No recent wiki edits to this page.

G-Man Interviews Fred Hembeck!

http://image.comicvine.com/uploads/user/1000/d645920e395fedad7bbbed0eca3fe2e0/134349_400.jpg

Fred Hembeck is a talented guy. He worked at both DC Comics and Marvel comics in the 1970s and 1980s. Fred was so nice enough to give me some of his time and agreed to answer some of my kooky questions. So on with the show...

G-Man: You're widely known for your humor and "funny" pictures. You've worked at both DC and Marvel. How did you "get in" and what was your official position?

Fred Hembeck: Well, I never did have any sort of "official position", but I guess you could call me the fan-boy court jester if you like!

As to HOW I got in, man, that's a convoluted story! Basically, I really wanted to be your traditional super-hero type artist, and dreamt of one day illustrating the likes of Captain America and the Fantastic Four! But when I took my samples up to the big companies back in the summer of 1977, well, they just didn't measure up. I was bummed, no doubt about it. But I kept drawing to keep my spirits up, and besides practicing my anatomy as I was advised to, I spent a fair amount of time cobbling together cartoon letters to both my girl friend (now wife)Lynn, as well as my college roommates, all of whom I'd just left after spending the previous four years with. Since they all knew what I looked like--beard, and my hair parted in the middle--I came up with my now quasi-well known self-caricature. But I also sent off a few letters to Marvel using the same approach, and Iron Man scribe Bill Mantlo was impressed enough by the one I sent him that he asked me to redraw it for publication (I'd used various colored pens for the original one I'd sent in), and he wound up using it in the letter column of Iron Man 112! That sparked me to go a little further with this newfound cartoony style of mine, so I threw together a nine panel strip of Fred interviewing Spider-Man and sent it off to the weekly trade paper, The Buyer's Guide For Comics Fandom (known today as The Comic's Buyers Guide). What can I say? I was as surprised as anybody that my goofy little strips--part geeky reminiscences, part vaudeville comedy--became as popular as they did! And soon enough, Marvel and DC were contacting me to crank out some of my silliness for them! I never did get back to those anatomy books...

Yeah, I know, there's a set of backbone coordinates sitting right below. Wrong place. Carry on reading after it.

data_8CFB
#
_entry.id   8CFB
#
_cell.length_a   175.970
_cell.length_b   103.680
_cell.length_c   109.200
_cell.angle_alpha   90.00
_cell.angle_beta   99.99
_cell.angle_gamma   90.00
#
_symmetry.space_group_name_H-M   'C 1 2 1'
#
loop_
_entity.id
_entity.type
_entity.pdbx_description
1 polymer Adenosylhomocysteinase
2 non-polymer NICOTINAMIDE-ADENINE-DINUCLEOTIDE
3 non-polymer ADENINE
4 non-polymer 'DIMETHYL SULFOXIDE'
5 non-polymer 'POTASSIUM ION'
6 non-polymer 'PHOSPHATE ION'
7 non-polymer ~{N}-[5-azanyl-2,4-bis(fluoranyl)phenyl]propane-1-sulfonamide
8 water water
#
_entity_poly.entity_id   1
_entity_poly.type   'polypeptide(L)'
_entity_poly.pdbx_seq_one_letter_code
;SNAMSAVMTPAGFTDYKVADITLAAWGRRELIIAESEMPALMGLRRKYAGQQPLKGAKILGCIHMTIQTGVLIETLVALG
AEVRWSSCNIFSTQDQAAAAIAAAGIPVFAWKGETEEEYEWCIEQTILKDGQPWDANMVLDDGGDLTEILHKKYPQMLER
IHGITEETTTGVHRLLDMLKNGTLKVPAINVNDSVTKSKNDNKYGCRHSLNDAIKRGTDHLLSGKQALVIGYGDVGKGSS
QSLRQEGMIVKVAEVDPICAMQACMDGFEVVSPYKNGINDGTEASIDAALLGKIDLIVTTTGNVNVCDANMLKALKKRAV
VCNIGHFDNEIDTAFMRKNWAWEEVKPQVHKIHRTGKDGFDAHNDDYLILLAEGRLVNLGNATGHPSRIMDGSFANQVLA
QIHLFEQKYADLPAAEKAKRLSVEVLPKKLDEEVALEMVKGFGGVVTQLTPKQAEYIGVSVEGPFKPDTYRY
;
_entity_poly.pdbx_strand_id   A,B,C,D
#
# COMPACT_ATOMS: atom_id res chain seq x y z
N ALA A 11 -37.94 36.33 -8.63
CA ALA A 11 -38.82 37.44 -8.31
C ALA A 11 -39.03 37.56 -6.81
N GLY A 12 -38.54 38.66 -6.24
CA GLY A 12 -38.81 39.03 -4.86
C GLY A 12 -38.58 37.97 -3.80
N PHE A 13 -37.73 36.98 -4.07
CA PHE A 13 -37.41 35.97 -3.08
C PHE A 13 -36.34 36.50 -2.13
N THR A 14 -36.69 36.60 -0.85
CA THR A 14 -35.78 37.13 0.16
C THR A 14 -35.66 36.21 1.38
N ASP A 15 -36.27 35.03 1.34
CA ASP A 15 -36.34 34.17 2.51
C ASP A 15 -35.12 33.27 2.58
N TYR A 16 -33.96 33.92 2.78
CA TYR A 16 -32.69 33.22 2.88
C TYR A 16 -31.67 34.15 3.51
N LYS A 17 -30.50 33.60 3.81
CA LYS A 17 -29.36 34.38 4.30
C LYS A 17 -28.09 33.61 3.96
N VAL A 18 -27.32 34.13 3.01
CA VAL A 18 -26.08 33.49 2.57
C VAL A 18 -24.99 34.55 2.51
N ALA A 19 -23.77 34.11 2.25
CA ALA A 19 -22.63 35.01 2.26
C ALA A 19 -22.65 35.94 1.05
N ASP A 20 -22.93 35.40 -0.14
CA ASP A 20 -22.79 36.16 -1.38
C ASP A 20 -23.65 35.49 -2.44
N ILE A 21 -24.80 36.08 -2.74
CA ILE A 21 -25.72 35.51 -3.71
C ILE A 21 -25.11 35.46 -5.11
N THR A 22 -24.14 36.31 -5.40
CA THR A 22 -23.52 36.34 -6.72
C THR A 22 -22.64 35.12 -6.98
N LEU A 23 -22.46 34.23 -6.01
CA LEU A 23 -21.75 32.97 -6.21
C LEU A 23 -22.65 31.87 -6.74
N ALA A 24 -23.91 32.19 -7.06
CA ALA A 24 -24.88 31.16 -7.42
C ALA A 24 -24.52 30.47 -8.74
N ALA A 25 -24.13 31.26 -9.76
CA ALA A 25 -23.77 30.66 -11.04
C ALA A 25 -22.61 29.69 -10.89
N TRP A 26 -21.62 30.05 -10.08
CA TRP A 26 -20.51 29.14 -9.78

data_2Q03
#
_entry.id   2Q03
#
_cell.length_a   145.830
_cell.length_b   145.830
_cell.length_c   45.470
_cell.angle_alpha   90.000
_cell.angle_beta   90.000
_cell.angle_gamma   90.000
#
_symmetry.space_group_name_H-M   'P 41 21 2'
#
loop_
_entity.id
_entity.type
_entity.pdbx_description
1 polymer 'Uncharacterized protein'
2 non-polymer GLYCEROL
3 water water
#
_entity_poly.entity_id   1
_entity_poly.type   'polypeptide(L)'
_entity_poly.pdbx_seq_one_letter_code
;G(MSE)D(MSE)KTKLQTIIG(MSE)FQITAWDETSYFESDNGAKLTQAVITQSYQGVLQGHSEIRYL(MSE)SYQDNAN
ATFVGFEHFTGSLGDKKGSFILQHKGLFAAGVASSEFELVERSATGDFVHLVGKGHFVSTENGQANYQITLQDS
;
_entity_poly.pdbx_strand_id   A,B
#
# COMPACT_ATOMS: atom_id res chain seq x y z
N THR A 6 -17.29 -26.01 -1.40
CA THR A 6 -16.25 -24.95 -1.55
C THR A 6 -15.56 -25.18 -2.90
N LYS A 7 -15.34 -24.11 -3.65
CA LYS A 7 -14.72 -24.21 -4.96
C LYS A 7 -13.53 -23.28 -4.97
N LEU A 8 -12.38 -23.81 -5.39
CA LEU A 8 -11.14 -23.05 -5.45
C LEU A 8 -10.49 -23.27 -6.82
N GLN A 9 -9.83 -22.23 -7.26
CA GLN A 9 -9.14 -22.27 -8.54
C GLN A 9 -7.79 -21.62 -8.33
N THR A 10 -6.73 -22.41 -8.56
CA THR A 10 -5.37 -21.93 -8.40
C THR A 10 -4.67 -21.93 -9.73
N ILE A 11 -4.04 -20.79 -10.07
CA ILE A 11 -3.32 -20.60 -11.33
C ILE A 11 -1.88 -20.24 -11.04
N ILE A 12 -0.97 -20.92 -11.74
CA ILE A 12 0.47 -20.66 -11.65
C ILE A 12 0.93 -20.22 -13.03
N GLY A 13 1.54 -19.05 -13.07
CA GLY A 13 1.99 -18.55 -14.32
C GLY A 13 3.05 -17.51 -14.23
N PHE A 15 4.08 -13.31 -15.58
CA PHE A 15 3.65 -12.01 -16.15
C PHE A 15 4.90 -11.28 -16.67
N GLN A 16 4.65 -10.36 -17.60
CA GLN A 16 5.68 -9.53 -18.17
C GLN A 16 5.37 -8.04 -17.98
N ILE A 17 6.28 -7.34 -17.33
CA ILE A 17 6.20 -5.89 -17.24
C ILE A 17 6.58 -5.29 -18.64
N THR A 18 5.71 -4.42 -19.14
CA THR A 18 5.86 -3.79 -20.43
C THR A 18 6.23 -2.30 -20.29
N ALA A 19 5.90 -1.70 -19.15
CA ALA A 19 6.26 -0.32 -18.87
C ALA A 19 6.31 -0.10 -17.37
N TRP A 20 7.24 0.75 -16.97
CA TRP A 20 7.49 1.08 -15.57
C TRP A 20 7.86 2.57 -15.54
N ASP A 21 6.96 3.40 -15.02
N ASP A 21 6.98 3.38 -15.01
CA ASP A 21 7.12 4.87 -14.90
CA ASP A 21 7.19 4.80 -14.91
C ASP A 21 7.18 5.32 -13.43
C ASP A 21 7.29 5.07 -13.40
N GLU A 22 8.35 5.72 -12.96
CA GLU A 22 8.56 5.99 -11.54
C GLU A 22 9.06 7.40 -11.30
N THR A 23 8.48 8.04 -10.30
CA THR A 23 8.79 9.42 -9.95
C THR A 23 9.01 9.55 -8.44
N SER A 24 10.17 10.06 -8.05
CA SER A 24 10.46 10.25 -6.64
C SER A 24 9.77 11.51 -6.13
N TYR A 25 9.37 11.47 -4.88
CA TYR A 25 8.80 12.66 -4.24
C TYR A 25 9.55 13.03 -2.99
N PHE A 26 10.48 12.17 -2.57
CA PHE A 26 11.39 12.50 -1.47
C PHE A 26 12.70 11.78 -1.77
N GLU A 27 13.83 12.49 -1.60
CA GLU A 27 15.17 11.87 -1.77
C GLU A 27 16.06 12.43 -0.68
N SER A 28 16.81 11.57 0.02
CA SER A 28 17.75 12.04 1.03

G-Man: As a life long fan of comics, do you remember what your first comic book was? Character?

Fred: The short answer is Spooky, the Tuff Little Ghost, but c'mon--my answers are NEVER short!

Here's how it happened: a co-worker of my dad had a kid who was outgrowing comics, so he wondered if I might want them. This is 1959--I'm six at the time. Rather than take on the whole magilla, dad brings home a sample issue, the aforementioned Casper spin-off. Needless to say, I go for it in a big way, and soon after, dad brings home a large cardboard box full of goodies! Save for one Jimmy Olsen and one World's Finest, they're all kiddie type comics--Dells, Harveys, and the like. But they were enough to get me going, and enough to pester my sweet old grandmother to buy me fresh new issues for the next several years, until a kid at school peaked my interest enough in the Superman Family via the Bizarros (who'd just gotten their very own series) and "The Night of March 31st", aka the Great Boo-Boo Contest, to motivate me to seek out the not-so-funny titles. By the summer of 1961, I was buying EVERY DC comic that featured a costume character (except for Space Ranger in Tales of the Unexpected--him I never could warm up to for some reason...), as well as The Fly and The Jaguar from Archie (AND I was following all the teen-age antics of the Riverdale gang as well). Marvel--or Atlas as they were known back then--THEM I stayed away from! I thought those Fin Fang Foom-type books were just too creepy for a kid like me, and it wasn't until I was too sick to go into the store where I usually bought my comics the following February that I accidentally became a convert. Y'see, coming home from a doctor's visit (I had a mild case of scarlet fever), my mom went into the store while I waited out in the car, parked right in front of the window by the magazine rack. She held up various books for me to give either thumbs up or down to, and one unfamiliar book particularly intrigued me (I think it was the circus-style like lettering of the logo that sealed the deal for me). That's how I got myself a copy of Fantastic Four #4--AND that's how my life pretty much changed for all time! Cuz, THEN I was hooked for all time!

G-Man: Who were some of your inspirations as you started out?

Fred: The best stuff found in that box o' kiddie comics--Dennis the Menace written by Fred Toole and drawn by Al Wiseman, Little Lulu by John Stanley (layouts and words) and Irving Tripp (finished art), and Little Archie by Bob Bolling--still remain an inspiration to me. And Spider-Man by Stan Lee and Steve Ditko, as well as The Fantastic Four by Stan and Jack Kirby, provided me with the desire to make comics of my own. Curt Swan, Kurt Schaffenberger, Carmine Infantino, Wally Wood, and later in my teen years, Neal Adams and Jim Steranko, all played a part in spurring me on. But Stan Lee has probably been my single greatest inspiration!